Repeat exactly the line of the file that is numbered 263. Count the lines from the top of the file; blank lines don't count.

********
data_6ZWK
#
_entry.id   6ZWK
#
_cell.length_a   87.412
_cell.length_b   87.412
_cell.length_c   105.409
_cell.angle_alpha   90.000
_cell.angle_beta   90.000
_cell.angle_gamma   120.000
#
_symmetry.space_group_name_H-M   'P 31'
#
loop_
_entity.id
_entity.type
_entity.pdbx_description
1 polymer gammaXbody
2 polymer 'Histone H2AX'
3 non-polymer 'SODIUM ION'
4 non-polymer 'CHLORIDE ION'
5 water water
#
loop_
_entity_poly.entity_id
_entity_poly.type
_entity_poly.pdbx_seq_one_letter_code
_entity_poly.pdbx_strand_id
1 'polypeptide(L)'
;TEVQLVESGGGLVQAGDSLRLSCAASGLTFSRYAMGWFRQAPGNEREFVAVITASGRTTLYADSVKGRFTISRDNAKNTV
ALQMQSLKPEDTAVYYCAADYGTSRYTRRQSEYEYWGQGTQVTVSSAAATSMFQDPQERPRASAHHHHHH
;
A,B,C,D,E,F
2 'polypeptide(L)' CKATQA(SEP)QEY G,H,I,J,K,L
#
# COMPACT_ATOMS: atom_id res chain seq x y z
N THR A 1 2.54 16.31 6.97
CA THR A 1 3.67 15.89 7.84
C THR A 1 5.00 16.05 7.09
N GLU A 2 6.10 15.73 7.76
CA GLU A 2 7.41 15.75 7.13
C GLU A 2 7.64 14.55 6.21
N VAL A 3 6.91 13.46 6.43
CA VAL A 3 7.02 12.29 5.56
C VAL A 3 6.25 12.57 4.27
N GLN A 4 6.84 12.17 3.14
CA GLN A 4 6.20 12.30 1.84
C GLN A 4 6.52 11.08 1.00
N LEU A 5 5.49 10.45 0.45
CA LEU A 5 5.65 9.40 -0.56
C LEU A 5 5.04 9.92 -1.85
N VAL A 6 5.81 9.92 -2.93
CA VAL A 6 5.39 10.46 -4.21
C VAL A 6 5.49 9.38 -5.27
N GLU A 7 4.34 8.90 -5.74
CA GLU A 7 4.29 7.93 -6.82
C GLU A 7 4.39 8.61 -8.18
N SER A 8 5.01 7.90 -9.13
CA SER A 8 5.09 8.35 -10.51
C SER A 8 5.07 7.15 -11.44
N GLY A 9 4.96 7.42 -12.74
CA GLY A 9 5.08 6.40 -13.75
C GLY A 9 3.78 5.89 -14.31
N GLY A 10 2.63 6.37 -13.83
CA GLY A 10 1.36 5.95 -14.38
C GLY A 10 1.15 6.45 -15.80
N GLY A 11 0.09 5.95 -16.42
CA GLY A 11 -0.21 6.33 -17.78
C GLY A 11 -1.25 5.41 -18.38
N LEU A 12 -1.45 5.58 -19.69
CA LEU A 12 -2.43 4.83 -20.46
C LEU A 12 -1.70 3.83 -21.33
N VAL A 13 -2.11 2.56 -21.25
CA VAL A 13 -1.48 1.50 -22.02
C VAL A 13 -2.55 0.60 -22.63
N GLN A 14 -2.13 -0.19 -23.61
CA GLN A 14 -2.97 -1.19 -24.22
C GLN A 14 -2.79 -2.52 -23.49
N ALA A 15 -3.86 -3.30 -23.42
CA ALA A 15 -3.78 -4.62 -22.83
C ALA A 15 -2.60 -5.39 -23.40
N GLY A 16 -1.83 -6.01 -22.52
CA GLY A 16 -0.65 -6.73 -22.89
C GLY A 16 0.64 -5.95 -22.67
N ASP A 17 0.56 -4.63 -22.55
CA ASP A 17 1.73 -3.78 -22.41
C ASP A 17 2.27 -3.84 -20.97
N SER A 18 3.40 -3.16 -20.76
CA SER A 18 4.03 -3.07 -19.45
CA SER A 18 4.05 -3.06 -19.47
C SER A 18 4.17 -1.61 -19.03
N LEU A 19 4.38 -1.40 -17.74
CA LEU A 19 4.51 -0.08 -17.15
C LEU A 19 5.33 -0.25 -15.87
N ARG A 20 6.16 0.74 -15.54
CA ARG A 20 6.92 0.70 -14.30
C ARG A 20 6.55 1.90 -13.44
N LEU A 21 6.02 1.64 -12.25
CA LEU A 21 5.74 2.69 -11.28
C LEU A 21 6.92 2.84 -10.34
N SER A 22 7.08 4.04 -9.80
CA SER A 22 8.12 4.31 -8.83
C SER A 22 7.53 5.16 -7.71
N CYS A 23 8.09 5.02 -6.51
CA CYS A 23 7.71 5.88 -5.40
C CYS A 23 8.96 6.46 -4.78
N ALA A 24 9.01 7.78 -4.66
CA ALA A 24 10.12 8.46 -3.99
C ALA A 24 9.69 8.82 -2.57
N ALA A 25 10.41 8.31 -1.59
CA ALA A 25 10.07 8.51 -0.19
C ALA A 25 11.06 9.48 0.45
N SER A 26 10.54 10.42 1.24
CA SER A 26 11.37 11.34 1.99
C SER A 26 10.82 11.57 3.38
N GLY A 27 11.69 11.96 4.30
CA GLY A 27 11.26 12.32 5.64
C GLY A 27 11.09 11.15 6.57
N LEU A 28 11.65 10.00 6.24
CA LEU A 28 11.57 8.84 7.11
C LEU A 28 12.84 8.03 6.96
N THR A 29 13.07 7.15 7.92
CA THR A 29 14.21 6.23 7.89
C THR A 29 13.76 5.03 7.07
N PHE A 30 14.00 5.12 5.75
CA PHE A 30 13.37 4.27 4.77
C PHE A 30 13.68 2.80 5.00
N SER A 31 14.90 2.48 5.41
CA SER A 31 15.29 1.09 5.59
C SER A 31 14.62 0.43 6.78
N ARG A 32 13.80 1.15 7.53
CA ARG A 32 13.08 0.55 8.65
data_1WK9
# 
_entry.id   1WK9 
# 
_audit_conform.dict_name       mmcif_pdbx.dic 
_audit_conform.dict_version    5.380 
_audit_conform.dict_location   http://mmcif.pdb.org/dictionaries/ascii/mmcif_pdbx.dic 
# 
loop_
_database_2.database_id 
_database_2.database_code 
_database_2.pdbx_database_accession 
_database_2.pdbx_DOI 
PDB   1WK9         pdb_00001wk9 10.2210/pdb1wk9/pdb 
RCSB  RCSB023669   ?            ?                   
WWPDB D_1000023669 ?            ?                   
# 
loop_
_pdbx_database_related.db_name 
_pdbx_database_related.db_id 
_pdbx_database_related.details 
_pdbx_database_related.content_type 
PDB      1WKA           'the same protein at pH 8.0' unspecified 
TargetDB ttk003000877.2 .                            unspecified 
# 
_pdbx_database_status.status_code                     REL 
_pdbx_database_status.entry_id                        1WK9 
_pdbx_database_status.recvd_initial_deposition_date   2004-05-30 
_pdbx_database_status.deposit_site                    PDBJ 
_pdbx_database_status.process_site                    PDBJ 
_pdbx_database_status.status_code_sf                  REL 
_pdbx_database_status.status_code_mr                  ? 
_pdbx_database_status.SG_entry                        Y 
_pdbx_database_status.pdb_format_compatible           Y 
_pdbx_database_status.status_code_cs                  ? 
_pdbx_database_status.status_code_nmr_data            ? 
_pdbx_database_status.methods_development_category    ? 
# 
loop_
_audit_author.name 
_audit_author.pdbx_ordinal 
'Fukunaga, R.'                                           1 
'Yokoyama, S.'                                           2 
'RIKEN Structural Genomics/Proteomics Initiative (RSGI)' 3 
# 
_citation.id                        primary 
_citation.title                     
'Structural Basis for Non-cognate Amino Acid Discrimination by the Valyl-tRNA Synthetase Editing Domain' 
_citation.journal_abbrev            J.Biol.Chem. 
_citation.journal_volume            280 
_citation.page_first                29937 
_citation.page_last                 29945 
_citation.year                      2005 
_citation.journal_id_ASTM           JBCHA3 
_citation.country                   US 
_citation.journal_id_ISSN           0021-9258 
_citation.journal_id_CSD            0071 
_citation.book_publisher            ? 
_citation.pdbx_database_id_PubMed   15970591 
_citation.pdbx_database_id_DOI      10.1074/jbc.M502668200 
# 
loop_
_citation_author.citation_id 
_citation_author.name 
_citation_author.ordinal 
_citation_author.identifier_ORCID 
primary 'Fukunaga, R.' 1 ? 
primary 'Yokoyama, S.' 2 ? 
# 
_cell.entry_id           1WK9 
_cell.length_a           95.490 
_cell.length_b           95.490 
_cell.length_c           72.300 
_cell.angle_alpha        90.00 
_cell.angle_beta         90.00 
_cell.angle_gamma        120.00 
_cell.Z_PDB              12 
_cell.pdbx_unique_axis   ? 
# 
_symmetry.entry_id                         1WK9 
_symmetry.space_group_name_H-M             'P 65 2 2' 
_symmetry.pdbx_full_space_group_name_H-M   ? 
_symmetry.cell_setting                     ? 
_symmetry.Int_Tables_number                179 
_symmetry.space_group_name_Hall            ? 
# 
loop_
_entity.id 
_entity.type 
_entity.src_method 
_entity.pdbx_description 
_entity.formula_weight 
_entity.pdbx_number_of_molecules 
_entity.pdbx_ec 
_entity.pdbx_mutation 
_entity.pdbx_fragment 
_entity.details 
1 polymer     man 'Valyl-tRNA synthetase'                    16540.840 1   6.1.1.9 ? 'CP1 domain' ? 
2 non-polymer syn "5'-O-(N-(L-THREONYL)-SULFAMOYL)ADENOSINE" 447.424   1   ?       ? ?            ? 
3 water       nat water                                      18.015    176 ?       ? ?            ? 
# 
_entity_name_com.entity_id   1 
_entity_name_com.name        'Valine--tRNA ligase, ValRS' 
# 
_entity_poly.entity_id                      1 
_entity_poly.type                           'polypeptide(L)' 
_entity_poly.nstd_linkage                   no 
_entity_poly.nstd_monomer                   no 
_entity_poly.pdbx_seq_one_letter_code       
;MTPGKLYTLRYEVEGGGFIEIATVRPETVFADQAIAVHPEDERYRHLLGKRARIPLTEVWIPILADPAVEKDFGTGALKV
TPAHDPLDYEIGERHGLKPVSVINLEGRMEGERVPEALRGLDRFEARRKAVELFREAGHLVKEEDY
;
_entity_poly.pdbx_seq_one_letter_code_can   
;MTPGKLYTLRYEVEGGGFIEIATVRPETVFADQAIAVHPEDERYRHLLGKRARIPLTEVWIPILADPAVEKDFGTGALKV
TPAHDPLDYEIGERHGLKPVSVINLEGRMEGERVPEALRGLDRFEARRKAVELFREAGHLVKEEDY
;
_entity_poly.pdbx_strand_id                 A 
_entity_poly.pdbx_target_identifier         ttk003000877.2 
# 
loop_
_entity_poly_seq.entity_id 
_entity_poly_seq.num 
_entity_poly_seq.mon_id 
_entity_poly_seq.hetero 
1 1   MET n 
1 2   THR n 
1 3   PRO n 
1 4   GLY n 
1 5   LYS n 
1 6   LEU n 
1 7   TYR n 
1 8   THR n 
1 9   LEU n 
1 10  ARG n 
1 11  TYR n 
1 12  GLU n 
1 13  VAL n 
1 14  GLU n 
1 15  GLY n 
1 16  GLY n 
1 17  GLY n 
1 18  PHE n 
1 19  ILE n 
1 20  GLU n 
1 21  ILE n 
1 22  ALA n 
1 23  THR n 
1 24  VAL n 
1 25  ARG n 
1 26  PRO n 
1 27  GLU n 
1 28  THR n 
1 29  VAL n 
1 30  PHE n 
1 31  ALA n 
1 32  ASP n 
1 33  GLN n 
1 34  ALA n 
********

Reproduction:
1 7   TYR n 